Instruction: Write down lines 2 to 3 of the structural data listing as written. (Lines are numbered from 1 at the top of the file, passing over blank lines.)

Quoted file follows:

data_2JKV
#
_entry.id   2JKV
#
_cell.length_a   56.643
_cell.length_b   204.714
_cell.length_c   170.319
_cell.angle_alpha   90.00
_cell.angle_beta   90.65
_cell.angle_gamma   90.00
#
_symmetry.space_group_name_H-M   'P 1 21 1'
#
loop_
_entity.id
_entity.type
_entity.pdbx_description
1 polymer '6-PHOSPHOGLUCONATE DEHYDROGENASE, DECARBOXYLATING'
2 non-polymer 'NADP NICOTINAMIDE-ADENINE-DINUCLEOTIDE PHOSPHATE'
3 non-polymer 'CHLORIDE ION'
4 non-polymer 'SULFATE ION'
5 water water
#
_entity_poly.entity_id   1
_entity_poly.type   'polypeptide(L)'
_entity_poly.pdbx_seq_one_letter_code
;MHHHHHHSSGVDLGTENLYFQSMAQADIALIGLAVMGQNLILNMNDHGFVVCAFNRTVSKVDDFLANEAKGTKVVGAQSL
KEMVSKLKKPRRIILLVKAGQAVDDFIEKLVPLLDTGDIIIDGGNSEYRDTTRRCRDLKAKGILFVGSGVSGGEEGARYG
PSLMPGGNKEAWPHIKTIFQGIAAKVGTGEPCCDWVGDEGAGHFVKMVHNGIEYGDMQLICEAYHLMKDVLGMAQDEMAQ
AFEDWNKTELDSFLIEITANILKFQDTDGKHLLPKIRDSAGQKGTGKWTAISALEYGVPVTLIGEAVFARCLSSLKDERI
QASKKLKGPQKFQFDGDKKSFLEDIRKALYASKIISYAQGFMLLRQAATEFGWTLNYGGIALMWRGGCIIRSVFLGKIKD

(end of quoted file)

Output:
#
_entry.id   2JKV